Sunday, March 28, 2010

Exploit Acquisition Program - More Details

The recent news on Forbes about our Exploit Acquisition Program has generated a lot of interesting speculative controversy and curiosity. As a result, I've decided to take the time to follow up with this blog entry. Here I'll make a best effort to explain what the Exploit Acquisition Program is, why we decided to launch the program, and how the program works.

What it is:

The Exploit Acquisition Program ("EAP") officially started in May of 1999 and is currently being run by Netragard, LLC. EAP specifically designed to acquire "actionable research" in the form of working exploits from the security community. The Exploit Acquisition Program is different than other programs because participants receive significantly higher pay for their work and in most cases the exploits never become public knowledge.

The exploits that are acquired via the EAP are sold directly to specific US based clients that have a unique and justifiable need for such technologies. At no point does Netragard sell or otherwise export acquired exploits to any foreign entities. Nor do we disclose any information about our buyers or about participating researchers.

Why did we start the EAP?

Netragard launched the EAP to give security researchers the opportunity to receive fair value for their research product. Our bidding prices start at or around $15,000 per exploit. That price is affected by many different variables.

How does the EAP Work?

The EAP works as follows:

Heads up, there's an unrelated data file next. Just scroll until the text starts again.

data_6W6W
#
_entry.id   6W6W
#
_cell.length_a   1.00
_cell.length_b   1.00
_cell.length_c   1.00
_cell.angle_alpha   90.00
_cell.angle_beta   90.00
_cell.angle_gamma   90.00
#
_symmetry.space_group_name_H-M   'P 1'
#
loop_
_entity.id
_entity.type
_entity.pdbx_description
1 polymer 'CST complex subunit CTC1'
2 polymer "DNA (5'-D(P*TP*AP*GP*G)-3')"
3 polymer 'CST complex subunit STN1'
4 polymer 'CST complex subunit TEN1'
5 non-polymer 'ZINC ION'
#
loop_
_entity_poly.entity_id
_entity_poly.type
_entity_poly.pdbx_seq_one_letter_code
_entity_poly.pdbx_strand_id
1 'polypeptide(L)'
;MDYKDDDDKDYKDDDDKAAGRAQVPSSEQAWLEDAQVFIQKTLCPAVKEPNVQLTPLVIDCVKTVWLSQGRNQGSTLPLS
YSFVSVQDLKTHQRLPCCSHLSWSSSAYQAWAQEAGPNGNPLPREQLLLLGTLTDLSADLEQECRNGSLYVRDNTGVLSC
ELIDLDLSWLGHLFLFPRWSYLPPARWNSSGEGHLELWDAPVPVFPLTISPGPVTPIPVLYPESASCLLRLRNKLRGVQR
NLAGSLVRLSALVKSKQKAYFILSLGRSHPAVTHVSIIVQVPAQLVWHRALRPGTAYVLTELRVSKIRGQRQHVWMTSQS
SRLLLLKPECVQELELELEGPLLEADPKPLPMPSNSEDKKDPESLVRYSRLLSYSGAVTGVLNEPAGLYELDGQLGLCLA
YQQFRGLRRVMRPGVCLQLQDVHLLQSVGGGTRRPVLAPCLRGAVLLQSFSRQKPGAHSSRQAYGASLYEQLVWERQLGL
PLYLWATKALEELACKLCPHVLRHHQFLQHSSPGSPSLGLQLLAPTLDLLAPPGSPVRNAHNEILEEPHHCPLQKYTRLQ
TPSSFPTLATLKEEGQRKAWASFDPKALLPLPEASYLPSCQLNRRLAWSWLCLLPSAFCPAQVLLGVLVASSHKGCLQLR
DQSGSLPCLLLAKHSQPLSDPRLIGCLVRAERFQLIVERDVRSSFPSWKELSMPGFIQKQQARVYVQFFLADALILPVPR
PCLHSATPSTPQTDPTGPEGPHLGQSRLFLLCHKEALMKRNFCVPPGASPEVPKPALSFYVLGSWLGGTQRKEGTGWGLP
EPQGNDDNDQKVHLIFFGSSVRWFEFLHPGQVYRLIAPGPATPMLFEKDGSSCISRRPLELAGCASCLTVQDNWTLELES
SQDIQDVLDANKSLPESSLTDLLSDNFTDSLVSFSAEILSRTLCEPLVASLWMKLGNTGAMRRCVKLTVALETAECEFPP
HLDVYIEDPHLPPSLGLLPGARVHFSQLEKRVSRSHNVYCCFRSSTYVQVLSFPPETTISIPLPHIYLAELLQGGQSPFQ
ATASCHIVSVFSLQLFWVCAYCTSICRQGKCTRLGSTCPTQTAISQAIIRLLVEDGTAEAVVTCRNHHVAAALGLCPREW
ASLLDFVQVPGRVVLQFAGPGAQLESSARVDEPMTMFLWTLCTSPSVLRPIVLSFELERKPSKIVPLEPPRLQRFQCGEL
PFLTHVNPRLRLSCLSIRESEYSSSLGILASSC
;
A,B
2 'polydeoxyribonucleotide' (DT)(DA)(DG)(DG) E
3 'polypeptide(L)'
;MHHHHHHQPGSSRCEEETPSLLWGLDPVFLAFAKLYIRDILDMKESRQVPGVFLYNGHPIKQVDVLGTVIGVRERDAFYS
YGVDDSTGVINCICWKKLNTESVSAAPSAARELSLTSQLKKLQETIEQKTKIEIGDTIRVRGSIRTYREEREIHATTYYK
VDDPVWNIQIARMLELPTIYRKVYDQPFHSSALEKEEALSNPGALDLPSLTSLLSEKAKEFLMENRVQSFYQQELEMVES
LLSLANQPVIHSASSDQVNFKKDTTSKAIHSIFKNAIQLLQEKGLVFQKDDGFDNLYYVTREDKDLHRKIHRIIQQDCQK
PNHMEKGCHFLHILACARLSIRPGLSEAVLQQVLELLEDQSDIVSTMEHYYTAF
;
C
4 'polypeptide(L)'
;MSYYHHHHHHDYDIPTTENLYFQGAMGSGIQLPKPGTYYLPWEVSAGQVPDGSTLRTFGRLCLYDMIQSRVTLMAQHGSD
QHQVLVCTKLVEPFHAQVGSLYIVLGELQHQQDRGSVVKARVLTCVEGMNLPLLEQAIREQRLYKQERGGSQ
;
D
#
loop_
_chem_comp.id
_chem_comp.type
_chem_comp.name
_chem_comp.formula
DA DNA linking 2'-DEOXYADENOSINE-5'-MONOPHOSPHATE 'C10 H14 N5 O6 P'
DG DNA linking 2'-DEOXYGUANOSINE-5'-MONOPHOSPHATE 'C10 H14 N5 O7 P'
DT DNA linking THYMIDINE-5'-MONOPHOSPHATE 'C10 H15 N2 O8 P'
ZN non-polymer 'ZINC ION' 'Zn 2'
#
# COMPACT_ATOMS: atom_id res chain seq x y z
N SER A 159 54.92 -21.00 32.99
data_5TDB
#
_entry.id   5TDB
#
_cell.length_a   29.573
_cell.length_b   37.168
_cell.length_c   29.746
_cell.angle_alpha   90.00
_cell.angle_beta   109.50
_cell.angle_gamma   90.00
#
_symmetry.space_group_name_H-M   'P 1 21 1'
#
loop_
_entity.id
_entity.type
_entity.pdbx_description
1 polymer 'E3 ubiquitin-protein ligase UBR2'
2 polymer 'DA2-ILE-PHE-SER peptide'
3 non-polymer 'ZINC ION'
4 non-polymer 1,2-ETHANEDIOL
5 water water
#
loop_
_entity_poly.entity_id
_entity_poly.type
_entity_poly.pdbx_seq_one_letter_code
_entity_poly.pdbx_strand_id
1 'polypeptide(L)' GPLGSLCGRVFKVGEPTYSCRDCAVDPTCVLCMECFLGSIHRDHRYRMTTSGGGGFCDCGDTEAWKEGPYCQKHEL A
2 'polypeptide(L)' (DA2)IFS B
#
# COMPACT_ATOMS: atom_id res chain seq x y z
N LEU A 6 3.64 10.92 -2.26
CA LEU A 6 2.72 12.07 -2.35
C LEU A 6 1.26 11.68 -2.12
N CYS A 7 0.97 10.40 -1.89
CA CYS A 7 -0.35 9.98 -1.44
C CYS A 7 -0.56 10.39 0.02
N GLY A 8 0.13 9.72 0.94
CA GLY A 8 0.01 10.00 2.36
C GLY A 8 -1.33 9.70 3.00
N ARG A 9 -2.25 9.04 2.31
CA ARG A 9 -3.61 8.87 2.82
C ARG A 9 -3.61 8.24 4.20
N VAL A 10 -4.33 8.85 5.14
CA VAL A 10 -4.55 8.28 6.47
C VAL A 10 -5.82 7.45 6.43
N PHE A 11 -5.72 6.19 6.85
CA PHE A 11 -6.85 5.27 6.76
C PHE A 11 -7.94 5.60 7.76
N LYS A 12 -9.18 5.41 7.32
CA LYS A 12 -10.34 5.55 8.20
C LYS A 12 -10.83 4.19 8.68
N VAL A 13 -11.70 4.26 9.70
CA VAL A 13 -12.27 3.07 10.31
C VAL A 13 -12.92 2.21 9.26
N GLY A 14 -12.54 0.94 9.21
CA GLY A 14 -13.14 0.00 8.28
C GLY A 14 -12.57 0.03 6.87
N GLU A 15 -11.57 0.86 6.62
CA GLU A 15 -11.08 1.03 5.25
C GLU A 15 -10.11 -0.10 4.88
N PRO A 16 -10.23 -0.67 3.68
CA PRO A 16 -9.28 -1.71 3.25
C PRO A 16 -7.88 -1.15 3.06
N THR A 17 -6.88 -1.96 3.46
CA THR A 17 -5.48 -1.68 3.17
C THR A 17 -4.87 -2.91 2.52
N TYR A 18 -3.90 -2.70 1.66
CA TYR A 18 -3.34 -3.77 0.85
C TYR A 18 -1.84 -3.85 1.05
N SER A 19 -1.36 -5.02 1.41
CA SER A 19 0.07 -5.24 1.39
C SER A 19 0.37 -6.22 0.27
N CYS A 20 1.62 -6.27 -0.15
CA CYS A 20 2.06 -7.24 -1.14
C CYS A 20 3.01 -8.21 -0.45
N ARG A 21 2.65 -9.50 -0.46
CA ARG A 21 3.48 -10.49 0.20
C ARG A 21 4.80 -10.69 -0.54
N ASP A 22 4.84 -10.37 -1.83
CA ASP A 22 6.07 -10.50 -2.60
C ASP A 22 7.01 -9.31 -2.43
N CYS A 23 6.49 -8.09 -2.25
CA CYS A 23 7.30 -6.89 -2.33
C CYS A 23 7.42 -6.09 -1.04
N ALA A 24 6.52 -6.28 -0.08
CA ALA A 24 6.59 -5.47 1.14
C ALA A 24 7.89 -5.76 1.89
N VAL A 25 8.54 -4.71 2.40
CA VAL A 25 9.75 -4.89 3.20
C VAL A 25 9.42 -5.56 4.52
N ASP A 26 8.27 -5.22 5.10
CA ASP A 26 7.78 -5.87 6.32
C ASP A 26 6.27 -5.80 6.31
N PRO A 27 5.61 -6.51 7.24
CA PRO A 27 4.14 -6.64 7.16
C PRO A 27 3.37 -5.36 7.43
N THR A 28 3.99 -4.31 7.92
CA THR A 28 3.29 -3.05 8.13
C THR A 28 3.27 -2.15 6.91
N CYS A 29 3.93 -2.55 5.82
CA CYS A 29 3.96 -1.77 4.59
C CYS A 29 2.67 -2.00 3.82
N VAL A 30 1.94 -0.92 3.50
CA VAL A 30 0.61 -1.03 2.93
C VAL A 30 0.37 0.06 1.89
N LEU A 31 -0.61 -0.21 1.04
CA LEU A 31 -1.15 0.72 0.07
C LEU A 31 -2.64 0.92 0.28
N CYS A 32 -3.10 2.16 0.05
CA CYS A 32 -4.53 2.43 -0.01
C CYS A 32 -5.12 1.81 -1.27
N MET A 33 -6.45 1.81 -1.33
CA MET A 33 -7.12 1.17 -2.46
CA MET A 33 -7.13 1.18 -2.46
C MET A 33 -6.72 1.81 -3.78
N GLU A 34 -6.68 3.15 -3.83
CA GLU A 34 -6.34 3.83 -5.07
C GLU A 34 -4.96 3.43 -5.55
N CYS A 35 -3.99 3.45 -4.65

1. Researcher contacts Netragard.
  2. Researcher and Netragard execute a Mutual Nondisclosure Agreement.
  3. Researcher provides a verifiable form of identification to Netragard.
  4. Researcher fills out an Exploit Acquisition Form ("EAF").
  5. Netragard works with the buyer to determine exploit value based on the information provided in the EAF.
  6. Researcher accepts or rejects the price. Note: If rejected, the process stops here.
  7. Researcher submits the exploit code and vulnerability details to Netragard.
  8. Netragard verifies that the exploit works as advertised.
  9. If the exploit does not work as advertised then the researcher is given the opportunity to resolve the issue(s).
  10. If the exploit does work as advertised then the purchase agreement is delivered to the researcher.
  11. Researcher executes purchase agreement and transfers all rights and ownership of the exploit and any information related to the exploit to Netragard. At this point researcher loses all rights to the exploit and its respective information.
  12. Netragard begins the payment process.
  13. Payments are issued in three equal installments over the course of three months.
EAP Rules
  1. Netragard requires exclusivity for all exploits purchased through the EAP.
  2. Ownership of the exploit and its respective vulnerability information are transferred from researcher to Netragard at step 11 above. Prior to step 11 the exploit and its respective vulnerability information are the intellectual property of the researcher. If at any point before step 11 the researcher terminates the acquisition process then Netragard will destroy any and all information related to failed transaction. Termination of sale is not possible after step 11.